And dingoes serve an evolutionary purpose, keeping the number of prey animals, like kangaroos, in check. 

So Smith and his colleagues brought ‘Fred-a-Scare,’ a 13-foot skydancer, to a dingo sanctuary in Melbourne and placed him near a bowl of dry dog food. 

[embedded content]

Nine of the twelves dingoes ran away after laying eyes on the tube man, compared with only one that bolted after hearing the sound of gunshots. Over three days, 'Fred' scared away the dogs 75 percent of the time

Nine of the twelves dingoes ran away after laying eyes on the tube man, compared with only one that bolted after hearing the sound of gunshots. Over three days, 'Fred' scared away the dogs 75 percent of the time

Nine of the twelves dingoes ran away after laying eyes on the tube man, compared with only one that bolted after hearing the sound of gunshots. Over three days, ‘Fred’ scared away the dogs 75 percent of the time

As reported in the journal Pacific Conservation Biology, pairs of hungry dingoes were brought into the yard downhill from the inflatable effigy.

Nine of the twelves dingoes ran away in fear after laying eyes on Fred, compared with only one that bolted after hearing a speaker that played the sound of gunshots.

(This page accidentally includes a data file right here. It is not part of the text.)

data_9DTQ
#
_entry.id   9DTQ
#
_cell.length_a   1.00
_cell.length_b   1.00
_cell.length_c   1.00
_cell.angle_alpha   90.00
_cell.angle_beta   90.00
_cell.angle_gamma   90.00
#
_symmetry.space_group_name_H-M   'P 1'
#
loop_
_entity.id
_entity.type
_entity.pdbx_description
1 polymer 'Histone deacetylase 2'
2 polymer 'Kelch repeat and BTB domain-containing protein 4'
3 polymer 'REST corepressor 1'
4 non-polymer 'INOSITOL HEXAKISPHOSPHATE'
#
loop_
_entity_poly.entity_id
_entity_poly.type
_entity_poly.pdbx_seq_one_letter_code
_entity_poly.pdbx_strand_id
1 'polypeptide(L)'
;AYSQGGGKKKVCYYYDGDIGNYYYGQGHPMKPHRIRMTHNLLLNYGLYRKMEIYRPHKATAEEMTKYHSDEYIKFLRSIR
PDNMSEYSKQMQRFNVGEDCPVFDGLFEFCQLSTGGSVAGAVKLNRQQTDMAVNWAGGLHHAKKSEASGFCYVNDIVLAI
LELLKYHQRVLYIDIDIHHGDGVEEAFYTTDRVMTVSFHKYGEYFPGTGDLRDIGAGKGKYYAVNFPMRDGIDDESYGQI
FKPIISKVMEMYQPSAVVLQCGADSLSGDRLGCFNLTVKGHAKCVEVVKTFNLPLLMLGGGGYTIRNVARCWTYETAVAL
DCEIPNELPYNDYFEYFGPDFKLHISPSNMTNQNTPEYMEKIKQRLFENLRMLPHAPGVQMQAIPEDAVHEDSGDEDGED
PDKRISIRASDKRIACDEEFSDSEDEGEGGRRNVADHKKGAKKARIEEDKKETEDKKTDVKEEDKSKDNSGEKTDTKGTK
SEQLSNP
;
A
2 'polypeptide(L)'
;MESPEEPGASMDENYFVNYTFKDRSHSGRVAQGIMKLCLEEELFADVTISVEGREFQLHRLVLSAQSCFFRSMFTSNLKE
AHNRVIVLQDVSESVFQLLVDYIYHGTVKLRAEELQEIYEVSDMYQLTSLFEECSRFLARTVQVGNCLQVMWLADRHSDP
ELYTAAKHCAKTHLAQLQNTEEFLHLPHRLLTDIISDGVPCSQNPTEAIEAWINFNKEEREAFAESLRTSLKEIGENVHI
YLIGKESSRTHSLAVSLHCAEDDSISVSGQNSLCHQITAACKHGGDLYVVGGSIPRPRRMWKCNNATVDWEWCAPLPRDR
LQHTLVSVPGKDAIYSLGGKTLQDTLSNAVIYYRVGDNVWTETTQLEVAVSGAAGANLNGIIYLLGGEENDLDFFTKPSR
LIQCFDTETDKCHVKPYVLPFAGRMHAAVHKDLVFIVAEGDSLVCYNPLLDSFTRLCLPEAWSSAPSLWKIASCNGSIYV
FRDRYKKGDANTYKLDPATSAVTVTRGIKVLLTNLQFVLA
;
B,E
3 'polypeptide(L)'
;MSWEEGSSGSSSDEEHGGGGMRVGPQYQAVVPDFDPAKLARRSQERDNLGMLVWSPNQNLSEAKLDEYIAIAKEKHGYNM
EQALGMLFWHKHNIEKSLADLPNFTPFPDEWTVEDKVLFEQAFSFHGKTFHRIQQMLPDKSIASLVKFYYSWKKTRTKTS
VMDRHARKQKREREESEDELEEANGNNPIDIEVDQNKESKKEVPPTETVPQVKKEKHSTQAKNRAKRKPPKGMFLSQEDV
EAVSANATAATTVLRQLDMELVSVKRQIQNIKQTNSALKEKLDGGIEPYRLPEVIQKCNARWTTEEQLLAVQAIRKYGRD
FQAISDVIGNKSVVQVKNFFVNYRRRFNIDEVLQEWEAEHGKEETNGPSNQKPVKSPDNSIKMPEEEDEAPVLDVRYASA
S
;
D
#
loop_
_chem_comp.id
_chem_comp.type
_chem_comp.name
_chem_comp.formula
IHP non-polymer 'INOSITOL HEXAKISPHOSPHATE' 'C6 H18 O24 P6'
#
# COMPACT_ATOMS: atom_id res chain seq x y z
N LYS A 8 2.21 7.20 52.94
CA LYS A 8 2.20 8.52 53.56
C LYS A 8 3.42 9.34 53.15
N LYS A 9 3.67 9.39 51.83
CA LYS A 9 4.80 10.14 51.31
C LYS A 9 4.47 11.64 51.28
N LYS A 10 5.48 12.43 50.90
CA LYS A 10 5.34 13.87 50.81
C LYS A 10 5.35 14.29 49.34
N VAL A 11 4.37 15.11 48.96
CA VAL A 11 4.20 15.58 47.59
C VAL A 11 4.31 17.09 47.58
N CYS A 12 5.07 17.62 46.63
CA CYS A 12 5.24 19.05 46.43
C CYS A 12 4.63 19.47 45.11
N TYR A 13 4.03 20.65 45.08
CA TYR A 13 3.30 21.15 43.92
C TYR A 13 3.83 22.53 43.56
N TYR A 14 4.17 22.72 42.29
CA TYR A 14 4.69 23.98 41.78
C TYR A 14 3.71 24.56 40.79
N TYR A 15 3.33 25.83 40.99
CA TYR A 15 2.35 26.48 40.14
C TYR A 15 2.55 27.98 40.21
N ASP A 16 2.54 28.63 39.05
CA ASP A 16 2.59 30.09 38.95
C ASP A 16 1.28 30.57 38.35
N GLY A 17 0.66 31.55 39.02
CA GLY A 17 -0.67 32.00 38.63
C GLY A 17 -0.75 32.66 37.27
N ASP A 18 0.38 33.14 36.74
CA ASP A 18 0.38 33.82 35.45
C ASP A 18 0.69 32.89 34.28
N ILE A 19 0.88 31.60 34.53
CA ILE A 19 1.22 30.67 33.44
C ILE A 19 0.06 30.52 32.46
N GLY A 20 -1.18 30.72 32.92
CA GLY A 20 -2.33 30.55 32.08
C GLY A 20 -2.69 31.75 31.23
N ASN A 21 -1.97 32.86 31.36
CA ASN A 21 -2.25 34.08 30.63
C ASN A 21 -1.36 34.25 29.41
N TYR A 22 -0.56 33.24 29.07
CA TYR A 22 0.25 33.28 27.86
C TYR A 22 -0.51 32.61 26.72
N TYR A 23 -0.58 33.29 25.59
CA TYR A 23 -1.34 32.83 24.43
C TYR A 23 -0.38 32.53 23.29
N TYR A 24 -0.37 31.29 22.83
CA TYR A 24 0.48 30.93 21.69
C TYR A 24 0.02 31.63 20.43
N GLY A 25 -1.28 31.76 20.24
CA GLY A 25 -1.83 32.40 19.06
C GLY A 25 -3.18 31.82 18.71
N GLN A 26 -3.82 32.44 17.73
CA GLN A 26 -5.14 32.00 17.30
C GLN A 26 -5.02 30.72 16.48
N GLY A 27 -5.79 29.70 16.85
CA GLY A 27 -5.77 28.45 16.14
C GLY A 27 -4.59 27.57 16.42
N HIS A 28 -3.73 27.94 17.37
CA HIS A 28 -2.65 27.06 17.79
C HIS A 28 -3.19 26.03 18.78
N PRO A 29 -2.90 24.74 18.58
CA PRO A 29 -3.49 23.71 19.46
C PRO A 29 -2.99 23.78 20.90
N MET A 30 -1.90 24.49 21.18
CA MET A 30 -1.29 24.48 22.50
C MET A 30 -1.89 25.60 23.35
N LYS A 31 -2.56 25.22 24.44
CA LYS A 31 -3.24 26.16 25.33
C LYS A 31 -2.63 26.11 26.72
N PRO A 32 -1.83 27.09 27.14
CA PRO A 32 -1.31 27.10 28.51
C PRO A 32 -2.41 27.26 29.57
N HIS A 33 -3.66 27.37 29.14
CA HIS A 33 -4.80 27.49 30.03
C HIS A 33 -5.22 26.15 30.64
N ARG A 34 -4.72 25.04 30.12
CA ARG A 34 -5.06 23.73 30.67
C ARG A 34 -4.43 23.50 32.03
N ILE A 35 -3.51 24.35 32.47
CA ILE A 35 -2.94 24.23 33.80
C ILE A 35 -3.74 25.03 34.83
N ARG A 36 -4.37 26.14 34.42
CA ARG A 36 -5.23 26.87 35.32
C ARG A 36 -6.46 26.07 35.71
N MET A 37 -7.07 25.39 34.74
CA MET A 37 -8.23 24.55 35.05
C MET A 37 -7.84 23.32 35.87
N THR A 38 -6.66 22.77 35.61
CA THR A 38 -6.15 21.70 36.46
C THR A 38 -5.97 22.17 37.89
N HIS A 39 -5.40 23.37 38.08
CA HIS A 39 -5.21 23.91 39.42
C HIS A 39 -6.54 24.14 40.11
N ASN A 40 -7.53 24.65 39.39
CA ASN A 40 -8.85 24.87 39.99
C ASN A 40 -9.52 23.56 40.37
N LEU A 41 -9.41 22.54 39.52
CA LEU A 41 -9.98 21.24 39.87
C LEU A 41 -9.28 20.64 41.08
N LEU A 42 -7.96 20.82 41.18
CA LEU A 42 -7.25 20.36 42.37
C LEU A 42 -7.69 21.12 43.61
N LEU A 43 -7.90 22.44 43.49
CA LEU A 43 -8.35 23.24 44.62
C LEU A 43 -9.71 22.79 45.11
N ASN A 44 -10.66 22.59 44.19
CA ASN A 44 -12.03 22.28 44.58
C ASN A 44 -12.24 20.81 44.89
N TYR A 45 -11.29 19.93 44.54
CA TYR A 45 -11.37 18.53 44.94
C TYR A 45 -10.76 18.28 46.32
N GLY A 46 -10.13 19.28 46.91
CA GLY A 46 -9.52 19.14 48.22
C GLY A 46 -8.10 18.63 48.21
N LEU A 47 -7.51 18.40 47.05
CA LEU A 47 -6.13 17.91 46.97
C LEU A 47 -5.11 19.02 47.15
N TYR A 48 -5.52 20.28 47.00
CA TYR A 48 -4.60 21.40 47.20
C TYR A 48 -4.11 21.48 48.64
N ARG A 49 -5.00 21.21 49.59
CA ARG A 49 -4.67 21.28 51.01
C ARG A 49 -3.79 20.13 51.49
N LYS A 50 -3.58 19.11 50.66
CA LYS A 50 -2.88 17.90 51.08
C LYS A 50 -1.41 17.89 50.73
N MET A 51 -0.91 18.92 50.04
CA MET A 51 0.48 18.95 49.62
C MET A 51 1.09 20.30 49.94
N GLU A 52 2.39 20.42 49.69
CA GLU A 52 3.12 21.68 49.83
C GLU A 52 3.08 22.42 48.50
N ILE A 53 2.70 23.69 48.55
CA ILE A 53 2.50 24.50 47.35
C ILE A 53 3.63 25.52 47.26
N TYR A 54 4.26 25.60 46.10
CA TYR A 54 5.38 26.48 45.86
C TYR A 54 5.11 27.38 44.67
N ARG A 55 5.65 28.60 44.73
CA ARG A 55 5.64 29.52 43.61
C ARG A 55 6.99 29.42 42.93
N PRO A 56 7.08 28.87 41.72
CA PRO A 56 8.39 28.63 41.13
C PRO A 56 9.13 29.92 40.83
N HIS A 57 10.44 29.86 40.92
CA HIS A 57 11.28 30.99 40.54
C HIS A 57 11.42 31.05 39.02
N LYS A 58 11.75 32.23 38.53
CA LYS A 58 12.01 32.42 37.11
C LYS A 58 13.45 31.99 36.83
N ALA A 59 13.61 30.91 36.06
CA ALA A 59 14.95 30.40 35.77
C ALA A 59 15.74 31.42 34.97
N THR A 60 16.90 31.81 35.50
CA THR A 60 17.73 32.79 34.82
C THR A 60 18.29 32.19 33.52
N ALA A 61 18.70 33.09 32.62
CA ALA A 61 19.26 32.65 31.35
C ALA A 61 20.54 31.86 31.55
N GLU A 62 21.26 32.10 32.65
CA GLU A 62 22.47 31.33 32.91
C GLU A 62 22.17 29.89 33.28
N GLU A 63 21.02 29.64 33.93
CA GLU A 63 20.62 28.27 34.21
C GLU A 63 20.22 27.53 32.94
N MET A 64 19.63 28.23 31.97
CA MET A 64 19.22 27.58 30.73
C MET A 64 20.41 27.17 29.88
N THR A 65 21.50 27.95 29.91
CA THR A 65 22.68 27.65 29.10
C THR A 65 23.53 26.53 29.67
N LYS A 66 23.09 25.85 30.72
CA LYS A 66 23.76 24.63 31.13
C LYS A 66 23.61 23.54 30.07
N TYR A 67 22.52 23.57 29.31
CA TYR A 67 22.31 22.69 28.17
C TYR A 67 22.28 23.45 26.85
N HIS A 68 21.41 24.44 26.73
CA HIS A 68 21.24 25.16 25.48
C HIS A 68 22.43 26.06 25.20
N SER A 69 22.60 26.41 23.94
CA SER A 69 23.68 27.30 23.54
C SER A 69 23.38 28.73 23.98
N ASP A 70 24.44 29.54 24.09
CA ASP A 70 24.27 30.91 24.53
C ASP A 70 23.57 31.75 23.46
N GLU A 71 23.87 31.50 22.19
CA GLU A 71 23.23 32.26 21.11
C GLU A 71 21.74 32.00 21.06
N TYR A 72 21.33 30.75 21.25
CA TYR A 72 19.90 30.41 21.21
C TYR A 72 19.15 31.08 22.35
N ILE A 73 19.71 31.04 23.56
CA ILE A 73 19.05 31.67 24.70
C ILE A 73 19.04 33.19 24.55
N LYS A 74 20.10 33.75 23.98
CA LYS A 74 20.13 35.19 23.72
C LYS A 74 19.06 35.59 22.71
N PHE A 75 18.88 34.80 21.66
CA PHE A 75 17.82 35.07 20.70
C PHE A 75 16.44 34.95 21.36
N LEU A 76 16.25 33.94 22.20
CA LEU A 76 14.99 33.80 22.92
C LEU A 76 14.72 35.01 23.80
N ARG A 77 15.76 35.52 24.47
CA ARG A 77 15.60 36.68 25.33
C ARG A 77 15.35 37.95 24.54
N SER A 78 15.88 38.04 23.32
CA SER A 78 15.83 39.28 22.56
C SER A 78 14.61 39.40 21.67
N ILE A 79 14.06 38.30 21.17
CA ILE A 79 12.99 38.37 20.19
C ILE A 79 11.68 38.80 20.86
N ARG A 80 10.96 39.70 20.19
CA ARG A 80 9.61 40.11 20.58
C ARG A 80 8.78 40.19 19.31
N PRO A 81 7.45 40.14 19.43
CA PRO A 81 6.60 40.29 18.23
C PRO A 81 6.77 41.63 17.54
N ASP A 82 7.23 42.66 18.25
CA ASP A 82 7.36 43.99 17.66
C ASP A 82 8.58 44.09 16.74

Over the course of three days, Fred successfully protected the dog food three-quarters of the time.

‘When you have sound, the dingoes will flinch. They’re a bit nervous but they don’t run away,’ Smith said. ‘But the wavy man, boy, they bolted.’

It’s not a fool-proof solution, though.

Though dingos are a major nuisance they serve an evolutionary purpose, keeping the numbers of prey animals in check. Farmers have tried nonlethal approaches before but the dogs quickly adapt

Though dingos are a major nuisance they serve an evolutionary purpose, keeping the numbers of prey animals in check. Farmers have tried nonlethal approaches before but the dogs quickly adapt

Though dingos are a major nuisance they serve an evolutionary purpose, keeping the numbers of prey animals in check. Farmers have tried nonlethal approaches before but the dogs quickly adapt

Each wind-blown tube man requires about 1000 watts to power, about the same as a dishwasher.

And the dingos could eventually get used to even this weird sight.

But it wouldn’t be the first time someone’s resorted to a mechanical boogeyman to keep an animal nuisance at bay.

Smith was actually inspired to try out Fred after hearing about conservationist Suzanne Stone, who used a wacky tube man to scare off wolves from a ranch in Oregon.    

And restaurateurs around the famed Sydney Opera House have employed a mechanical falcon to scare off seagulls that attack tourists and diners.

But a spokesperson for the venue said the imitation bird of prey, which costs about $6,500, hasn’t proven very effective.

In Japan, farmers are protecting their crops from wild boars using robotic wolves that have fangs, fur and red eyes

The two-foot-tall canines howl when another creature approaches them.

This post first appeared on dailymail.co.uk

Continue Reading

Trending

Copyright © 2020 DiazHub.